Why leverage is under regulatory scrutiny in the Forex industry

When it comes to trading Forex – or foreign exchange – versus other financial assets, you can normally acquire far higher leverage than you would with stocks, says experts Forex Brokers.

By The Newsroom
Monday, 18th April 2022, 5:02 pm
Updated Monday, 18th April 2022, 5:03 pm
Leverage is under regulatory scrutiny in the Forex industry
Leverage is under regulatory scrutiny in the Forex industry

They are explaining how to use leverage by borrowing investment capital, which can then be used for other purposes.

Leverage is typically borrowed from a broker when trading Forex. In the sense that a trader can build up and control a large amount of money for a little initial margin requirement, Forex trading does offer significant leverage.

Real leverage, on the other hand, has the ability to increase your profits or losses by the same amount.

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Beware of scam operators, warns Forex Brokers

The risk you take on rises in direct proportion to the amount of leverage you apply to your capital. As a result of this, regulated brokers like Exness have had to reconsider the leverage offered.

Regulatory bodies such as the FCA has begun to scrutinise leverage ratios and the impact it has on severe trading losses suffered by inexperienced retail traders. In this article, we take a closer look at the reasons why leverage has come under regulatory scrutiny.

Why is leverage risky?

Because it helps traders and investors accelerate their potential returns, leveraged trading has become a very appealing choice.

Leveraged trading has become a very appealing choice

But, regrettably, it is the people with little money and little understanding who are drawn to highly leveraged markets because they believe they may become much wealthier in a shorter amount of time than via any other trading approach.

However, in actuality, this is not truly the case.

In the same way that leverage can increase your profit, it can also increase your loss.

A specific concern is that the financial sector features excessive trading volume that does not necessarily benefit market participants, but that enriches the institutions that intermediate those trades.

Established theories show that behavioural distortions (such as overconfidence) naturally induce investors to undertake speculative trades that lower their own risk-adjusted returns.

Therefore, offering leverage to clients who are not wholly able to trade the markets successfully puts them at greater risk of suffering irreversible and damaging financial losses, a situation which regulators seek to deter by essentially protecting overzealous traders from themselves.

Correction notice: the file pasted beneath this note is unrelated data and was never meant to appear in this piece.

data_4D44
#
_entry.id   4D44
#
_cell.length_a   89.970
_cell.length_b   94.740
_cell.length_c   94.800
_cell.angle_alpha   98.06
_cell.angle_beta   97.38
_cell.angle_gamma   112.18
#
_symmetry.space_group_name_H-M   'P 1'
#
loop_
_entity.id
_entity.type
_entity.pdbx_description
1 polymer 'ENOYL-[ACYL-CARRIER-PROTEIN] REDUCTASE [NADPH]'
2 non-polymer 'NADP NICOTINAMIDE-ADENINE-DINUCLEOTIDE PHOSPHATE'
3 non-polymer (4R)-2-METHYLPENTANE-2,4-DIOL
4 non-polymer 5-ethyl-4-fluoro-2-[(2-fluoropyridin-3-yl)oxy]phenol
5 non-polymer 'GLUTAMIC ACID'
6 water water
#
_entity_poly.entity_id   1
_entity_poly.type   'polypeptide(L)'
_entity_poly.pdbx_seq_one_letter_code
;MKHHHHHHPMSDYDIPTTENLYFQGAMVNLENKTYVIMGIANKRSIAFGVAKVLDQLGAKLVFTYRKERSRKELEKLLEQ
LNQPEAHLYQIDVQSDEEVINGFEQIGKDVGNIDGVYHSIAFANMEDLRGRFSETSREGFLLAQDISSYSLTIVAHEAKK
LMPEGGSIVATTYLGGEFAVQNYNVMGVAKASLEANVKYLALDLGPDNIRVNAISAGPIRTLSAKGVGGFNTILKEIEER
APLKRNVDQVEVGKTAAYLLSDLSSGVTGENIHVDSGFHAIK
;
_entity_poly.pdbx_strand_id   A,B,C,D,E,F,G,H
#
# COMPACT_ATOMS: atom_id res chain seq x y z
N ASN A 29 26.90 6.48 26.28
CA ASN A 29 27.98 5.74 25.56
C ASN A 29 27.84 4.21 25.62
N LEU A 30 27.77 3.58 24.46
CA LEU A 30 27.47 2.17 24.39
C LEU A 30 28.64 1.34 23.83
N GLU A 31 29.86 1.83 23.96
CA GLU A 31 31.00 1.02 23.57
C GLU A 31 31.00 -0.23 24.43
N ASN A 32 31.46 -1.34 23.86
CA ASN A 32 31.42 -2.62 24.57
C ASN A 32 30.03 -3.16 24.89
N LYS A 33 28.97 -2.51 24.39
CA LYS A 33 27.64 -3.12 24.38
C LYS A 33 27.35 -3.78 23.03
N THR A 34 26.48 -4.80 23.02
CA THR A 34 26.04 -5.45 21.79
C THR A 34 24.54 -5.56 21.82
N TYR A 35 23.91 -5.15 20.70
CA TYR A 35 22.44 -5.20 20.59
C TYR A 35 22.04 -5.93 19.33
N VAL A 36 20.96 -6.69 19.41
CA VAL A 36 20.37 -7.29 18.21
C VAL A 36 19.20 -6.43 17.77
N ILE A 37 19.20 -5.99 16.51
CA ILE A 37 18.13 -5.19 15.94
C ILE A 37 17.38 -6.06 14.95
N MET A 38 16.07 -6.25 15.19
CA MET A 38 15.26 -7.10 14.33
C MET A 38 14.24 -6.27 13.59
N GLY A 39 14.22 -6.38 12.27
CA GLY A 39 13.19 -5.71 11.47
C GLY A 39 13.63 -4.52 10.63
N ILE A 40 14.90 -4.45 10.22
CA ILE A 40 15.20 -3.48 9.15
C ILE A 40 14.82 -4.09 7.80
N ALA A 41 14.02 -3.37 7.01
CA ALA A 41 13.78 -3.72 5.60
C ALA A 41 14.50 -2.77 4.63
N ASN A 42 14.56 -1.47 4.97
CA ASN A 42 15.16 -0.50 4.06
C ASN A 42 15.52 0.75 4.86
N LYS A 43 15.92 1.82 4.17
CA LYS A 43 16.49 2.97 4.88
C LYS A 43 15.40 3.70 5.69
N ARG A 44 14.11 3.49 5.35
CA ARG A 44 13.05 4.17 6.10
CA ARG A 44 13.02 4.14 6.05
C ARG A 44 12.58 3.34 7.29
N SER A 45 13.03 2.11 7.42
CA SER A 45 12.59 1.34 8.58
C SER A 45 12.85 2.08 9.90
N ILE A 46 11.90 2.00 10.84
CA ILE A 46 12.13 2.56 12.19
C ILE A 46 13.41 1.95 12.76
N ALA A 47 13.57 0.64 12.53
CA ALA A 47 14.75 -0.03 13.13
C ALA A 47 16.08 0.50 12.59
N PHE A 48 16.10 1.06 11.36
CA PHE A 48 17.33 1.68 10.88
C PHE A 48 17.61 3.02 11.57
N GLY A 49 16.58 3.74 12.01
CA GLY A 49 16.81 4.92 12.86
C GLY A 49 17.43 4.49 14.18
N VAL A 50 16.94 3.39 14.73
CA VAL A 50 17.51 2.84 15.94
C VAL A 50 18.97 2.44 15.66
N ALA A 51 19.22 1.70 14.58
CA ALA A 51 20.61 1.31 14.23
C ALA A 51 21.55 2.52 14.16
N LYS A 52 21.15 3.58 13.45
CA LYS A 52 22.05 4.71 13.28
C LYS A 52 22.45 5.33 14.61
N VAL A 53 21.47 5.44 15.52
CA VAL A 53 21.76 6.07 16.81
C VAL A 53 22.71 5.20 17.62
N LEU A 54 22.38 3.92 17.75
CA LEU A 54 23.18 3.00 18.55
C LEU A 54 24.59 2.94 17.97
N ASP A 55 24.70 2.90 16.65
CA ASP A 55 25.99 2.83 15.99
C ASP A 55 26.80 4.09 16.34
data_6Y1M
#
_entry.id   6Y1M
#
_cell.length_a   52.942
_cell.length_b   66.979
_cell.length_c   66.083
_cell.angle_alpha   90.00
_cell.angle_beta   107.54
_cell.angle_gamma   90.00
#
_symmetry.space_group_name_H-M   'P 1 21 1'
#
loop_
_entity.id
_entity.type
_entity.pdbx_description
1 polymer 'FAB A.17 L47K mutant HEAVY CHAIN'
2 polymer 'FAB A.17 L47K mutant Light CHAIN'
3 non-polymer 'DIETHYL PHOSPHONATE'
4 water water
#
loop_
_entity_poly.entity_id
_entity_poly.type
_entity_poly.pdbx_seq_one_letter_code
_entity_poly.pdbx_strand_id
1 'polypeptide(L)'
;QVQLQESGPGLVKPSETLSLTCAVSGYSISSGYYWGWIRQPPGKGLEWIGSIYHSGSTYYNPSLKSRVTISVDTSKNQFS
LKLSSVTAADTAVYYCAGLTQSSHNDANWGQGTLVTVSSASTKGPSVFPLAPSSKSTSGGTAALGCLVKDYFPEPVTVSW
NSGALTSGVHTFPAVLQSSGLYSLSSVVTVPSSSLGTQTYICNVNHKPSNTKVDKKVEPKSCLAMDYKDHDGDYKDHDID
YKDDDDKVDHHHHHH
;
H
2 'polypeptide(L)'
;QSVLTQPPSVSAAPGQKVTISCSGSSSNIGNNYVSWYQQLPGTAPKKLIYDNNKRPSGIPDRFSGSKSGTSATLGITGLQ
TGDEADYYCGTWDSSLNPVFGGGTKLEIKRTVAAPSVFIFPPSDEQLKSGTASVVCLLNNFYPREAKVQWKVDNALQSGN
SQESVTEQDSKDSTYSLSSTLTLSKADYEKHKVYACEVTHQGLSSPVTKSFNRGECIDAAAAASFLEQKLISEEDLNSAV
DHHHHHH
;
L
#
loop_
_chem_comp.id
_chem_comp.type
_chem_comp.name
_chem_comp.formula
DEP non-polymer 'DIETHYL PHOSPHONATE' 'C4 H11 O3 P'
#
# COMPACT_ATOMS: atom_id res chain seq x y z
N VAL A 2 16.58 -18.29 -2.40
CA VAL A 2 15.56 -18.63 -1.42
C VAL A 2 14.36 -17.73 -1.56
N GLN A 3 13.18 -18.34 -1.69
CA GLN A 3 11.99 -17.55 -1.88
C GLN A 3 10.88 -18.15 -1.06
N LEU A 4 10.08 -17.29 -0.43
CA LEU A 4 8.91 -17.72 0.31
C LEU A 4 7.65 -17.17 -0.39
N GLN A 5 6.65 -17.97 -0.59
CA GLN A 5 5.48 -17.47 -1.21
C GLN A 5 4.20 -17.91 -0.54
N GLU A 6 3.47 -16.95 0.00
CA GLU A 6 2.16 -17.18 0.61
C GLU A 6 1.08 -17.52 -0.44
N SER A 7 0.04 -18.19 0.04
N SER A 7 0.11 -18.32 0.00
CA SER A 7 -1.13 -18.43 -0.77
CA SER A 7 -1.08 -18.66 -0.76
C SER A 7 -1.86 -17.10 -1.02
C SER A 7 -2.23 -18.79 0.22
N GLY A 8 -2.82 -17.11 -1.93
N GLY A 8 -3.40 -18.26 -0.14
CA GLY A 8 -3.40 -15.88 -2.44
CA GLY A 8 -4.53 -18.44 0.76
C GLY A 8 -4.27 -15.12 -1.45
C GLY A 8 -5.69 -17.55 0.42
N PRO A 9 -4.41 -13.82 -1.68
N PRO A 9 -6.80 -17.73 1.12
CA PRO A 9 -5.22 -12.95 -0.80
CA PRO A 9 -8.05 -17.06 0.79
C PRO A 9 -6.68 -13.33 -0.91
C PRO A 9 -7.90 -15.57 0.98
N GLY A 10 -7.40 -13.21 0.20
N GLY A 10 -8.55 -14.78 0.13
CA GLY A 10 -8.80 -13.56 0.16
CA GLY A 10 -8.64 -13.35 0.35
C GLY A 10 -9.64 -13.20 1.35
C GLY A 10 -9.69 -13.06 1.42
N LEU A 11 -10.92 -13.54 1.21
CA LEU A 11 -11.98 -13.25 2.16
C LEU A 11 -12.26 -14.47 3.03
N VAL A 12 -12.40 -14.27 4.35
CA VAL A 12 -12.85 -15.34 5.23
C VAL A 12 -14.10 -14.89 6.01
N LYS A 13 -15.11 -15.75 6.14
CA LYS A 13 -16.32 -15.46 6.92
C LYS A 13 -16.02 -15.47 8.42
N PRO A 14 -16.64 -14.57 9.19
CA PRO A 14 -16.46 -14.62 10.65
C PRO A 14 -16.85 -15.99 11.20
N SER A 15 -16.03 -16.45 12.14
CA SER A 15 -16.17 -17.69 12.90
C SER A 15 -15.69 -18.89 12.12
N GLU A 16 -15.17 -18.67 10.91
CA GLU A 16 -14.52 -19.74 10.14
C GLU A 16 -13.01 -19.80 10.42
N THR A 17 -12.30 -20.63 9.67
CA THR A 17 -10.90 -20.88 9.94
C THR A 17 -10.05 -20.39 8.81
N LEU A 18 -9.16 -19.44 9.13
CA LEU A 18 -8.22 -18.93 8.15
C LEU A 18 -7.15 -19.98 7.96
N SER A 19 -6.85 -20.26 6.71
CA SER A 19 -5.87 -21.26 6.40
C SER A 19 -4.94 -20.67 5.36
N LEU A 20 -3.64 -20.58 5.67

Regulatory restrictions imposed on maximum leverage ratios

In late 2020, consumer protections were strengthened by ASIC through its decision to limit CFD leverage available to retail customers and by addressing CFD product characteristics and sales practices that compound retail clients' CFD losses.

This decision also aligns Australian practices with those of other countries in the same industry.

Most credible regulators limit retail clients' access to leverage, and ASIC is the latest to do so, with a 1:30 maximum.

Customers will be compelled to prove that they are eligible to trade with a 1:500 leverage or settle for 1:30 or 1:20, which may reduce risks but also earnings.

Regulations are based on customer complaints about inadequate risk warnings and misleading marketing campaigns, according to regulators.

As a result, clients will benefit from a reduction in leverage and increased regulatory scrutiny and reporting.

Margin trading in FX has long been regarded as a high-risk/high-reward activity.

However, many traders now look to offshore brokers that can still offer 1:500 leverage for clients who believe they have the ability to trade or who are just searching for quick returns.

Some brokers are legitimate and have various licenses, while others are essentially scams that operate from an offshore organisation says Louis Schoeman from ForexBrokers.ke.

Customers are exposed to additional dangers, such as price manipulation, the inability to file a complaint with a regulator, unfair business practices, and a lack of security of funds, while being offered the desired leverage.